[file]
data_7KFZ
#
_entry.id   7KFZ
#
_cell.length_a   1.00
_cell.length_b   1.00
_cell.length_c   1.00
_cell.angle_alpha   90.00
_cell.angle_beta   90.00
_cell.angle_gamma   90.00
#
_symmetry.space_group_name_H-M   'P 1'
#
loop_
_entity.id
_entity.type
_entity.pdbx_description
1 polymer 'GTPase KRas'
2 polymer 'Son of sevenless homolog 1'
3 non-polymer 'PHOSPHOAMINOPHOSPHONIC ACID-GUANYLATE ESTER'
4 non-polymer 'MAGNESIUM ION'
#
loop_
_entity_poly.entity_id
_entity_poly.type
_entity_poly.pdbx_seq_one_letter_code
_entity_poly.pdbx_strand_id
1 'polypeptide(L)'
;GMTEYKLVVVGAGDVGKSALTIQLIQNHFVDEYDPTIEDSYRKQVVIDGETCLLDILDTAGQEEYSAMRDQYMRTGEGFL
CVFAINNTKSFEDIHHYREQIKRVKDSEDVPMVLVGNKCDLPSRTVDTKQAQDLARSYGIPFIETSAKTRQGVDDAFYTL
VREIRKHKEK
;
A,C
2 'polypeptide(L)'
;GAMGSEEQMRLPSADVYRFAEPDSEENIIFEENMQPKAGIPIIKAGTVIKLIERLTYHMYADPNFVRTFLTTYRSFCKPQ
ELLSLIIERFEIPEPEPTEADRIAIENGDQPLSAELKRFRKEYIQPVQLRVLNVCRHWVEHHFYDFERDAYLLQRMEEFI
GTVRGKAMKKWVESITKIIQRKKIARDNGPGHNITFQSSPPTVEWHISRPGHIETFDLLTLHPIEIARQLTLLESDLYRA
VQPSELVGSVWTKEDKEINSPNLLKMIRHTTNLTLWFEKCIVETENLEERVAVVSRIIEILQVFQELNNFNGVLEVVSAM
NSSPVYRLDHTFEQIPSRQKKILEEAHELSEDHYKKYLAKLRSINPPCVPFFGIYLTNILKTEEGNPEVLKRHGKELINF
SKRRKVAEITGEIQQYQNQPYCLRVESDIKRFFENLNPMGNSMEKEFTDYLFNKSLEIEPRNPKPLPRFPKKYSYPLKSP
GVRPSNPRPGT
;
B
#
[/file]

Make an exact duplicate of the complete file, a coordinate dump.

data_7KFZ
#
_entry.id   7KFZ
#
_cell.length_a   1.00
_cell.length_b   1.00
_cell.length_c   1.00
_cell.angle_alpha   90.00
_cell.angle_beta   90.00
_cell.angle_gamma   90.00
#
_symmetry.space_group_name_H-M   'P 1'
#
loop_
_entity.id
_entity.type
_entity.pdbx_description
1 polymer 'GTPase KRas'
2 polymer 'Son of sevenless homolog 1'
3 non-polymer 'PHOSPHOAMINOPHOSPHONIC ACID-GUANYLATE ESTER'
4 non-polymer 'MAGNESIUM ION'
#
loop_
_entity_poly.entity_id
_entity_poly.type
_entity_poly.pdbx_seq_one_letter_code
_entity_poly.pdbx_strand_id
1 'polypeptide(L)'
;GMTEYKLVVVGAGDVGKSALTIQLIQNHFVDEYDPTIEDSYRKQVVIDGETCLLDILDTAGQEEYSAMRDQYMRTGEGFL
CVFAINNTKSFEDIHHYREQIKRVKDSEDVPMVLVGNKCDLPSRTVDTKQAQDLARSYGIPFIETSAKTRQGVDDAFYTL
VREIRKHKEK
;
A,C
2 'polypeptide(L)'
;GAMGSEEQMRLPSADVYRFAEPDSEENIIFEENMQPKAGIPIIKAGTVIKLIERLTYHMYADPNFVRTFLTTYRSFCKPQ
ELLSLIIERFEIPEPEPTEADRIAIENGDQPLSAELKRFRKEYIQPVQLRVLNVCRHWVEHHFYDFERDAYLLQRMEEFI
GTVRGKAMKKWVESITKIIQRKKIARDNGPGHNITFQSSPPTVEWHISRPGHIETFDLLTLHPIEIARQLTLLESDLYRA
VQPSELVGSVWTKEDKEINSPNLLKMIRHTTNLTLWFEKCIVETENLEERVAVVSRIIEILQVFQELNNFNGVLEVVSAM
NSSPVYRLDHTFEQIPSRQKKILEEAHELSEDHYKKYLAKLRSINPPCVPFFGIYLTNILKTEEGNPEVLKRHGKELINF
SKRRKVAEITGEIQQYQNQPYCLRVESDIKRFFENLNPMGNSMEKEFTDYLFNKSLEIEPRNPKPLPRFPKKYSYPLKSP
GVRPSNPRPGT
;
B
#